Alexandra Klimas, “Melissa the Cow,” oil on canvas, 23 1/2 x 31 1/2 inches

Alexandra Klimas has had a lifelong fascination with cows, and follows their decline in the Netherlands with dismay — like pugs, they are now mainly kept inside, in mega farms. Her reflection of their disappearance from the fields leads her to create idealized pastoral landscapes with an ethereal quality that draws the viewer in. Where can you see those paintings now?

On view now through November 27, John Davies Gallery in England is presenting the magnetic works of Dutch painter Alexandra Klimas. Klimas paints oil portraits of farm animals created on location, with the named animals as sitters. Although animals have been painted for millennia, Klimas’ paintings are unique as the cows, sheep, farm cats, and poultry are the lead subjects in the works and given the artistic attention usually applied only to human subjects.

Alexandra Klimas, “Eliza the Sheep,” oil on canvas, 23 1/2 x 11 3/4 inches
Alexandra Klimas, “Adelia the Cow,” oil on canvas, 31 1/2 x 23 1/2 inches
Alexandra Klimas, “Lobke the Cow,” oil on canvas, 23 3/4 x 31 1/2 inches
Alexandra Klimas, “Cows in a landscape,” oil on canvas, 15 3/4 x 31 1/2 inches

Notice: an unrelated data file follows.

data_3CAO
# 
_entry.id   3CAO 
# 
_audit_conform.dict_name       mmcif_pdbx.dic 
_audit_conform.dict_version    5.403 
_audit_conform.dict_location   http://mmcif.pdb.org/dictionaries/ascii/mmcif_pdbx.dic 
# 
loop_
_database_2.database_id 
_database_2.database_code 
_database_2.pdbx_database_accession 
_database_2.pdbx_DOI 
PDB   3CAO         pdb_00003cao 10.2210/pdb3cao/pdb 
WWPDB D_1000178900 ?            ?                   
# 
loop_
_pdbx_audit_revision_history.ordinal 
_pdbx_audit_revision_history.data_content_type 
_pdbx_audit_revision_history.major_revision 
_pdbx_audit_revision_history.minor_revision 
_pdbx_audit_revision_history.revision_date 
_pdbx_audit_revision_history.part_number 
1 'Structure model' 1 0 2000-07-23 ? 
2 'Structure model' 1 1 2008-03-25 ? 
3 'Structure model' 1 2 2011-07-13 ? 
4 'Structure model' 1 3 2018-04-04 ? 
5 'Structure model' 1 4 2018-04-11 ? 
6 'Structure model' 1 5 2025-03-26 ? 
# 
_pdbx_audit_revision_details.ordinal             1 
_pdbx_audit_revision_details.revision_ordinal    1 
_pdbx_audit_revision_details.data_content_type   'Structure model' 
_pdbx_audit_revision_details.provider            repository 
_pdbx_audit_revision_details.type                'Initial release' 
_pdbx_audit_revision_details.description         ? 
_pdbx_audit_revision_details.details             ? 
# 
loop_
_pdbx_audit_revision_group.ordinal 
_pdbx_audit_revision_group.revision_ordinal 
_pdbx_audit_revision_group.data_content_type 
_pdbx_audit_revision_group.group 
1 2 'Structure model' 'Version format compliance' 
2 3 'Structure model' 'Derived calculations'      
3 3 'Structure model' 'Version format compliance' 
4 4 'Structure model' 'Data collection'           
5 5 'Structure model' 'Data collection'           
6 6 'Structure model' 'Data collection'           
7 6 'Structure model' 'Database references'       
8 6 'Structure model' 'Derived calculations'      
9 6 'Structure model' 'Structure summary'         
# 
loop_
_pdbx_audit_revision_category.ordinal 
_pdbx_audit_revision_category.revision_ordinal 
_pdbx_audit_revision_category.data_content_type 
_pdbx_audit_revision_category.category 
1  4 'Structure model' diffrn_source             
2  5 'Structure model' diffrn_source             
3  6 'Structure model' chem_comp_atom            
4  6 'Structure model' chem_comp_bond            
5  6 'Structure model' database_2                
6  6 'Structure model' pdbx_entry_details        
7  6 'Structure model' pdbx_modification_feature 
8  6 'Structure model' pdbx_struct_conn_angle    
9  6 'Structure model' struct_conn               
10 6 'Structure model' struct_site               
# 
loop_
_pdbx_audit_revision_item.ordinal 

Alexandra Klimas, “Mia the Cow,” oil on canvas, 31 1/2 x 39 1/4 inches
Alexandra Klimas, “Sheep in a lovely pasture,” oil on canvas, 23 1/2 x 39 1/2 inches

To learn more, visit John Davies Gallery.

This article was featured in Fine Art Today, a weekly e-newsletter from Fine Art Connoisseur magazine. To start receiving Fine Art Today for free, click here.

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Andrew Webster
Andrew Webster is the Editor of Fine Art Today and works as an editorial and creative marketing assistant for Streamline Publishing. Andrew graduated from The University of North Carolina at Asheville with a B.A. in Art History and Ceramics. He then moved on to the University of Oregon, where he completed an M.A. in Art History. Studying under scholar Kathleen Nicholson, he completed a thesis project that investigated the peculiar practice of embedded self-portraiture within Christian imagery during the 15th and early 16th centuries in Italy.

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